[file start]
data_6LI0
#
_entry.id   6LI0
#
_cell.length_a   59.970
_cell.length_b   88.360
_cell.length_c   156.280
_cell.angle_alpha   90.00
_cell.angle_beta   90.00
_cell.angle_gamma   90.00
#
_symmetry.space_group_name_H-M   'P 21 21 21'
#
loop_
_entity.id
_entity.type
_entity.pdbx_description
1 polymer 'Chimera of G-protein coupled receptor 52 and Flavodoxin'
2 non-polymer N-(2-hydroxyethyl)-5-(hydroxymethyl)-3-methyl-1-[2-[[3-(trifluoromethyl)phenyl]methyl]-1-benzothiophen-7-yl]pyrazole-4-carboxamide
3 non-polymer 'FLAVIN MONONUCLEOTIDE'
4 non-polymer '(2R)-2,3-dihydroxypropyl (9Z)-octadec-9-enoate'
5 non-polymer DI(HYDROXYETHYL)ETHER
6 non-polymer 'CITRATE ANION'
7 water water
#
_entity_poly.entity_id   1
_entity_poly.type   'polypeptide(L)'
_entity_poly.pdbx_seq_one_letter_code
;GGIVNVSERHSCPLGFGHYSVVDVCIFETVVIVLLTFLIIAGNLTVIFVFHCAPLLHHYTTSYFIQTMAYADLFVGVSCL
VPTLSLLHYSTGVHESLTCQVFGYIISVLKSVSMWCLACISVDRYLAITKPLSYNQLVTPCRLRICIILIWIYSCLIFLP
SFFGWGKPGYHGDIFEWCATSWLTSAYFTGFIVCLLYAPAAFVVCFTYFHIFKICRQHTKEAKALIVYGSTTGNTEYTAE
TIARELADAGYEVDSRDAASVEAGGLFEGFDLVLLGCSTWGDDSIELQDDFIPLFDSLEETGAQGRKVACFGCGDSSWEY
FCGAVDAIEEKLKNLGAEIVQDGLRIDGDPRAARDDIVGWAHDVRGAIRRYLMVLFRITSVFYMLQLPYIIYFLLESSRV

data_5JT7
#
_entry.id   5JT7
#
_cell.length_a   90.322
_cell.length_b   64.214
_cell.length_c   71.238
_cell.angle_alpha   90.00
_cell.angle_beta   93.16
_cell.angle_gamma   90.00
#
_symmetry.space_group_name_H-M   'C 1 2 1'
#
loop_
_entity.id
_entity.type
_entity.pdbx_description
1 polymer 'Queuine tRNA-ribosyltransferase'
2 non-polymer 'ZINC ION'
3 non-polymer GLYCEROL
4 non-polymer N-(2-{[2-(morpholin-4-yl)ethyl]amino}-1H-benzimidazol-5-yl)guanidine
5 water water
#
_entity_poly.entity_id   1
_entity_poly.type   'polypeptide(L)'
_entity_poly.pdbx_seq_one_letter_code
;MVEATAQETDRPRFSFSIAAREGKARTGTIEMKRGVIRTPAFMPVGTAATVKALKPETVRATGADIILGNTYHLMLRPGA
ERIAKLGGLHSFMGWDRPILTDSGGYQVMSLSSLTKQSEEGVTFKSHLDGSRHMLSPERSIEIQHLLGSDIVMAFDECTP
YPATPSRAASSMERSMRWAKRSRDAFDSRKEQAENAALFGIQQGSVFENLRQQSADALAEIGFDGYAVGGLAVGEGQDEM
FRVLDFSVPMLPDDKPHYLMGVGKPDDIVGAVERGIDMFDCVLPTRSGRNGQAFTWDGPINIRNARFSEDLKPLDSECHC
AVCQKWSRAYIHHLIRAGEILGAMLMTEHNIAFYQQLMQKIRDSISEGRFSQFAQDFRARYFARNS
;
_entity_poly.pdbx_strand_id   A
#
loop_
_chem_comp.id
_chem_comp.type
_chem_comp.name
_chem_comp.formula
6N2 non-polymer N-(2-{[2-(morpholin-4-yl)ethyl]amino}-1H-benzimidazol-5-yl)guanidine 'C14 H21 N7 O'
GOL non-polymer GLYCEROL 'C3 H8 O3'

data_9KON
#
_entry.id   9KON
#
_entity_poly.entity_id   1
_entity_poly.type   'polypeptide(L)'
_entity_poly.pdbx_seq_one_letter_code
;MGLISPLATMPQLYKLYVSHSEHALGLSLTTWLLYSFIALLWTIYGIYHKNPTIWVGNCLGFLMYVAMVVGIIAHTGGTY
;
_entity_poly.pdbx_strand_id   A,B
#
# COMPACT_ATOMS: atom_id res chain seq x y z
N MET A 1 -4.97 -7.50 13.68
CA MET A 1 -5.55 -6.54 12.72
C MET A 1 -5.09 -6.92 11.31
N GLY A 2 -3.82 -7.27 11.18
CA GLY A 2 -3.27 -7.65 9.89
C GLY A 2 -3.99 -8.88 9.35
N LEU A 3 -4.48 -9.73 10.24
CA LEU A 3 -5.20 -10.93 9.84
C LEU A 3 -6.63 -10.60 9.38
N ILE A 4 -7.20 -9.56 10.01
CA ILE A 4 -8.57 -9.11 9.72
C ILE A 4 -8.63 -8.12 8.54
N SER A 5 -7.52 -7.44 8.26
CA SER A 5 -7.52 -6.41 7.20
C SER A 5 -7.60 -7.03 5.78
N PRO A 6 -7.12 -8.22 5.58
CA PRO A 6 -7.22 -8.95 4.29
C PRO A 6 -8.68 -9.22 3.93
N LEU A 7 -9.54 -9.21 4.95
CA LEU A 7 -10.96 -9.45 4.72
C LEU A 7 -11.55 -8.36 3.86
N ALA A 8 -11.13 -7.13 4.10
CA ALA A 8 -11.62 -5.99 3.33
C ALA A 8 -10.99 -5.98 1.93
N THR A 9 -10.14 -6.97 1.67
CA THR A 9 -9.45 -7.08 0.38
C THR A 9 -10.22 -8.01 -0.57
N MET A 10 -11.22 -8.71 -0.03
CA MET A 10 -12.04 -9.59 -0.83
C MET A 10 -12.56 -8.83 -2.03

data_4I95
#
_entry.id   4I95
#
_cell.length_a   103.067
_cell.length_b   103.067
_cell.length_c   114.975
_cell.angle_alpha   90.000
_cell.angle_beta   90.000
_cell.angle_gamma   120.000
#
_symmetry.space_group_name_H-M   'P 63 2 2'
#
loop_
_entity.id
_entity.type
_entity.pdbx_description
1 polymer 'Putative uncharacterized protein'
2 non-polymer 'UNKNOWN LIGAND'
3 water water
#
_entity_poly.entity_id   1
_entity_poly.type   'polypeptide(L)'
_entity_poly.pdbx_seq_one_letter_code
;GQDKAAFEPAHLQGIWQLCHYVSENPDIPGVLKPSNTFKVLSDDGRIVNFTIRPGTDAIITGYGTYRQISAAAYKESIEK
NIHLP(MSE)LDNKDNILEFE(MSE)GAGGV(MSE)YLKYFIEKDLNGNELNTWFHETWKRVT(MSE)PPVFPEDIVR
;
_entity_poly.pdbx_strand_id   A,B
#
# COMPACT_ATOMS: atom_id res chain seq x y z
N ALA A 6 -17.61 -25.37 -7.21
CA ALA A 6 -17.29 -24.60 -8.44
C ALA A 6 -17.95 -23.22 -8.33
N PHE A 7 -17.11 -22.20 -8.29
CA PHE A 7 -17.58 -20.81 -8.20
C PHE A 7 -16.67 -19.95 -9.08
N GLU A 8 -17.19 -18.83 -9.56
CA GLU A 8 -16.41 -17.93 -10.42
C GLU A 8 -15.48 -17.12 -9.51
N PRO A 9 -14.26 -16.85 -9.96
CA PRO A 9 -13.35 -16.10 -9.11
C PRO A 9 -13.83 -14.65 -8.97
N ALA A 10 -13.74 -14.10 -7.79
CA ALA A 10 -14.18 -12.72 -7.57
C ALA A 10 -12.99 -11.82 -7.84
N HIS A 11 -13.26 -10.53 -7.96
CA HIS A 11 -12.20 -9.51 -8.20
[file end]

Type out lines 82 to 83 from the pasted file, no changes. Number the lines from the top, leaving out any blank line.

;MGLISPLATMPQLYKLYVSHSEHALGLSLTTWLLYSFIALLWTIYGIYHKNPTIWVGNCLGFLMYVAMVVGIIAHTGGTY
;